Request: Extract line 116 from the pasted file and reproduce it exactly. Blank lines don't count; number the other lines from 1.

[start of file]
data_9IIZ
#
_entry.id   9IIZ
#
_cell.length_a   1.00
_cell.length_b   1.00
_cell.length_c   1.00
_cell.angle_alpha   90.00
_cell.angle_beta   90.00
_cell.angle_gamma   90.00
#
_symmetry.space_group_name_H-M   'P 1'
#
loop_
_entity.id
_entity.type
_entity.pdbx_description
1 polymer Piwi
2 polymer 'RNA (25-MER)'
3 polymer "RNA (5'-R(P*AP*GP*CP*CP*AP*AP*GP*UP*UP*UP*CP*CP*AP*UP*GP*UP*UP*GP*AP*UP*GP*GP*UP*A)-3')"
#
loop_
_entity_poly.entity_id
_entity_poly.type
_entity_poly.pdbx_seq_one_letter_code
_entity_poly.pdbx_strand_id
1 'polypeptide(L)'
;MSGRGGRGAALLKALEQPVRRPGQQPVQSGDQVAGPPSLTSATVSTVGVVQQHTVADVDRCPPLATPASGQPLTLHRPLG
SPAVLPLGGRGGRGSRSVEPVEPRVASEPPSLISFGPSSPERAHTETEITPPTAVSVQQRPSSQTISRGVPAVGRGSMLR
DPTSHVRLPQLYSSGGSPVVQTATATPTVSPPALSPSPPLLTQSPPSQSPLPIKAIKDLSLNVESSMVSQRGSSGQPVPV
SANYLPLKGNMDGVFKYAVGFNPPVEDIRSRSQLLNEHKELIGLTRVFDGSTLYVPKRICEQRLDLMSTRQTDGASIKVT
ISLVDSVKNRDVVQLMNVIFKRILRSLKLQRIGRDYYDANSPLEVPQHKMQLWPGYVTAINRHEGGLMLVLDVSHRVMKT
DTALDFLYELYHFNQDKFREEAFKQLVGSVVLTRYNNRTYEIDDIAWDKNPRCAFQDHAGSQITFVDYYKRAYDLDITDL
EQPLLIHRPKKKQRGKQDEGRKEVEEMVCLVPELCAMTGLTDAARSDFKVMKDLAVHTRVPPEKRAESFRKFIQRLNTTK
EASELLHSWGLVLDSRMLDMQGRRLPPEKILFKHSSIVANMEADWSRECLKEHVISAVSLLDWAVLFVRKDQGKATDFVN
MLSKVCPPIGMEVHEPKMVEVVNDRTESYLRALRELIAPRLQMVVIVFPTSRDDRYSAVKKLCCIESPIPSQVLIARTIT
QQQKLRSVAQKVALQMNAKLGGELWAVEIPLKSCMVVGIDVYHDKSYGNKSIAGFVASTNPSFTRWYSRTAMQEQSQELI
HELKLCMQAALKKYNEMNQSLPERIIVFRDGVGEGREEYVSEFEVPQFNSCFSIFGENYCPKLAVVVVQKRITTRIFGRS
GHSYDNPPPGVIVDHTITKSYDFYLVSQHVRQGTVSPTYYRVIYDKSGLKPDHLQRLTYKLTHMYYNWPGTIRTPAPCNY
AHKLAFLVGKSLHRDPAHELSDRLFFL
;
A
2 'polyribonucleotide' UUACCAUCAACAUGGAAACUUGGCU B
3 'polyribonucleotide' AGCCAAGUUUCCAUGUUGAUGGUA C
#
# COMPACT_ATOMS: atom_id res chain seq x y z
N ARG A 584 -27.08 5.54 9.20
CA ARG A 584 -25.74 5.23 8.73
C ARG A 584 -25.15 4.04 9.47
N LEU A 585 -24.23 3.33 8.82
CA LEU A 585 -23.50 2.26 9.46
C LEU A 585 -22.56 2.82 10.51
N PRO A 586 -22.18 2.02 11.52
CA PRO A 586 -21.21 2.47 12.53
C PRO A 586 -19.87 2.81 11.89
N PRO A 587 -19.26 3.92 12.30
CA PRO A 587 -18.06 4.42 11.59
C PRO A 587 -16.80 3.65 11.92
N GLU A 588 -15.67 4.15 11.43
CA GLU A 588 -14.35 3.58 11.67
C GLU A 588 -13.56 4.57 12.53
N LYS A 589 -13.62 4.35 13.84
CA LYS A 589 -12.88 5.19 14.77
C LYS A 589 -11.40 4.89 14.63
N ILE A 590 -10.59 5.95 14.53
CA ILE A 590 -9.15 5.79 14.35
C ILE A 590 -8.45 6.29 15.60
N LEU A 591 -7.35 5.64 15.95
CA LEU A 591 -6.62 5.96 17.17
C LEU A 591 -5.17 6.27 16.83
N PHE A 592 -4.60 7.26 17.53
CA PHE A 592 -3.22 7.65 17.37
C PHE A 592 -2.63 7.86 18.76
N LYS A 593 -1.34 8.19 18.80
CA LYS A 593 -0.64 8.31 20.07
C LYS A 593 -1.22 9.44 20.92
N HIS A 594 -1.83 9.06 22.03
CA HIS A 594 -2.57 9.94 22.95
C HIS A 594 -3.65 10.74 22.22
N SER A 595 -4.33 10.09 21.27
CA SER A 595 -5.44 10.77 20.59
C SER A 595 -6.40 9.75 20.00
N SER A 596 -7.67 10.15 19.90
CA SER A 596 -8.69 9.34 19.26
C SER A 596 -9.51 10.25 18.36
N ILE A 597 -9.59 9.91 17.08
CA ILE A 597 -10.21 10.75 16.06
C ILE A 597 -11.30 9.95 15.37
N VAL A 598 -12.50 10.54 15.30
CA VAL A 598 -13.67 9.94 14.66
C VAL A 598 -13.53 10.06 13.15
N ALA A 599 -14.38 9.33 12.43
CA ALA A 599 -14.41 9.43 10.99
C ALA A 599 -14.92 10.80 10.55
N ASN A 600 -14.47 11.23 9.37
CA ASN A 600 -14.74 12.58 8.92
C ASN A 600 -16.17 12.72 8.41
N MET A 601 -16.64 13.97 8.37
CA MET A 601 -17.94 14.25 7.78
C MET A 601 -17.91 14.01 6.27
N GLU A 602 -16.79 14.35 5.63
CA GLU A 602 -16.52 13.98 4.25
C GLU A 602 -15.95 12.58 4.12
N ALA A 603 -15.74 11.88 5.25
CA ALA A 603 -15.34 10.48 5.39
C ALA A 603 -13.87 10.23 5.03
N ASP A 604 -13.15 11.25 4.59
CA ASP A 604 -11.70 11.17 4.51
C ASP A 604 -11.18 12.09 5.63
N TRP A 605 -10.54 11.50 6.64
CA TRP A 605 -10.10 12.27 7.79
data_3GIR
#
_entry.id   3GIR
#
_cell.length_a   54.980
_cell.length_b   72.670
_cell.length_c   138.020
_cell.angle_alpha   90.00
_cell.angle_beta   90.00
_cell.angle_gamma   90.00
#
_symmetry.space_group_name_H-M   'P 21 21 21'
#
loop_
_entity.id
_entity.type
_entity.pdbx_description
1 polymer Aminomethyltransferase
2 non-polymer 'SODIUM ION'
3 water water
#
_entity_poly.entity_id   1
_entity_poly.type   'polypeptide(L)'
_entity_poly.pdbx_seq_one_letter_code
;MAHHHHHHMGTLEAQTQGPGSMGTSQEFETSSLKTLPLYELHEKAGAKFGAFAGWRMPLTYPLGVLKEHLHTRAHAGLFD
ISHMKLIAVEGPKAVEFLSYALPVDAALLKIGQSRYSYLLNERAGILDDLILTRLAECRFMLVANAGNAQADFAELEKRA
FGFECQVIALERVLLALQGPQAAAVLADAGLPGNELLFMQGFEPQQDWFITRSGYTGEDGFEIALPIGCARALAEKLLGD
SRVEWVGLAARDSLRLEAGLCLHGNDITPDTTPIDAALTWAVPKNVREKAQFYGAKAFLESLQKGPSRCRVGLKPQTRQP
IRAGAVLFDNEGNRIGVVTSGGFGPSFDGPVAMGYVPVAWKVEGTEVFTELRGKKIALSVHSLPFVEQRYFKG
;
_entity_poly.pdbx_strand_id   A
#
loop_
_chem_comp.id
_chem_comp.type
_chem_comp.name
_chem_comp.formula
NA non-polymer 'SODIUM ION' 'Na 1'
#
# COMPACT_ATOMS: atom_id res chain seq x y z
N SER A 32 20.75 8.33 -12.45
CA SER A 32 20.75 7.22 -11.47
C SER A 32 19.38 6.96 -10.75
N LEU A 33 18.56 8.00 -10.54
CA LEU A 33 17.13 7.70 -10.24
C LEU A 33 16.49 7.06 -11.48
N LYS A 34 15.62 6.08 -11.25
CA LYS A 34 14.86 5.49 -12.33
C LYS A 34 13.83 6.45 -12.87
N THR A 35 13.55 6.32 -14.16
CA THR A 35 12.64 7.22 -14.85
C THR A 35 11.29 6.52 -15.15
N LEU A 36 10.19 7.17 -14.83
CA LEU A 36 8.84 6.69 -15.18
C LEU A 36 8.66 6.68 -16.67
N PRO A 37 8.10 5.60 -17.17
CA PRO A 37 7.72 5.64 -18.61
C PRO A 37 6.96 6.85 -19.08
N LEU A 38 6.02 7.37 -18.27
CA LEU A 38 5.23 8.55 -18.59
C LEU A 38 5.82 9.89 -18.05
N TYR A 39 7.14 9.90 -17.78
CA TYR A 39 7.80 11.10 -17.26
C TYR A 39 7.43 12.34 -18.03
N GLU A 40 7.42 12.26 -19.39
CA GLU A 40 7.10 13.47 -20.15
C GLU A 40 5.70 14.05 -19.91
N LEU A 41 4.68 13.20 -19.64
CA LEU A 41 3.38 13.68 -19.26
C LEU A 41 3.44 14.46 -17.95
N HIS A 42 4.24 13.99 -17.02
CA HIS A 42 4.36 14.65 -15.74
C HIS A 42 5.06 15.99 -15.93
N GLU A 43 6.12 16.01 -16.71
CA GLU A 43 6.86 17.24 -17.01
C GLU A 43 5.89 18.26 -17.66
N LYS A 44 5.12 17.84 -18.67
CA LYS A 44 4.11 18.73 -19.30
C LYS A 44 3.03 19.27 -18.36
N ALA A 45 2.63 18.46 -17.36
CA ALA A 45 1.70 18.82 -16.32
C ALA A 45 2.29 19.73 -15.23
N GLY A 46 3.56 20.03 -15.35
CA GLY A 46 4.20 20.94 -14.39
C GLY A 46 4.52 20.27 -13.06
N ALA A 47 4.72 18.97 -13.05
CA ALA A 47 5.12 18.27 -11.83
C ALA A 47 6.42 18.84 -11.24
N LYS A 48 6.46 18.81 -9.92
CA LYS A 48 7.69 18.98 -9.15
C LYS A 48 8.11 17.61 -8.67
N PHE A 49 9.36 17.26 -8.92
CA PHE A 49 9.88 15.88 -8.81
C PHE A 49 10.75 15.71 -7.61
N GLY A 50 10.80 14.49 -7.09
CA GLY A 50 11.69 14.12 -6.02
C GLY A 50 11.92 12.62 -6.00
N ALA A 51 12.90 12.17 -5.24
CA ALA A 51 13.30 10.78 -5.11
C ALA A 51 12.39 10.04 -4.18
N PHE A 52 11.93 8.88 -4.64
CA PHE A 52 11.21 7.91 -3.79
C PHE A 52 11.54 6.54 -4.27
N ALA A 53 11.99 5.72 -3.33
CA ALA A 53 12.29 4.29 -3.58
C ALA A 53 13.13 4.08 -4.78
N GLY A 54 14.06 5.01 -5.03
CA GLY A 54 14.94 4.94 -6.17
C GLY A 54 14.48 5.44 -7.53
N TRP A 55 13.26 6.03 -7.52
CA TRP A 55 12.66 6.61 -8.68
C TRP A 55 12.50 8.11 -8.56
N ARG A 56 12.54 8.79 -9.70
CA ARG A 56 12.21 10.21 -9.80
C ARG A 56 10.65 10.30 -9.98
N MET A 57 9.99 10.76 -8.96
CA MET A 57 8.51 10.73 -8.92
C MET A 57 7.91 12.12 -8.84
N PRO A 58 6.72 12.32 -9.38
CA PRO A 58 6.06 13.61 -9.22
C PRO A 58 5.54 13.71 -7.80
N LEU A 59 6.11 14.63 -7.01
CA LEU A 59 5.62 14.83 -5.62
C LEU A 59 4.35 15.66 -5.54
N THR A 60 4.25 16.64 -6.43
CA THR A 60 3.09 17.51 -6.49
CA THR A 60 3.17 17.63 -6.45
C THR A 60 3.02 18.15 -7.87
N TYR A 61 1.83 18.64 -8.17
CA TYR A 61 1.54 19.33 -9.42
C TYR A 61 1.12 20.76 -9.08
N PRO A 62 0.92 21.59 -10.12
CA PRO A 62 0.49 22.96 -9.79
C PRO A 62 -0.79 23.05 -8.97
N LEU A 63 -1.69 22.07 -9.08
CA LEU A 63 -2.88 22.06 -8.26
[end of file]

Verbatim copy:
_cell.length_a   54.980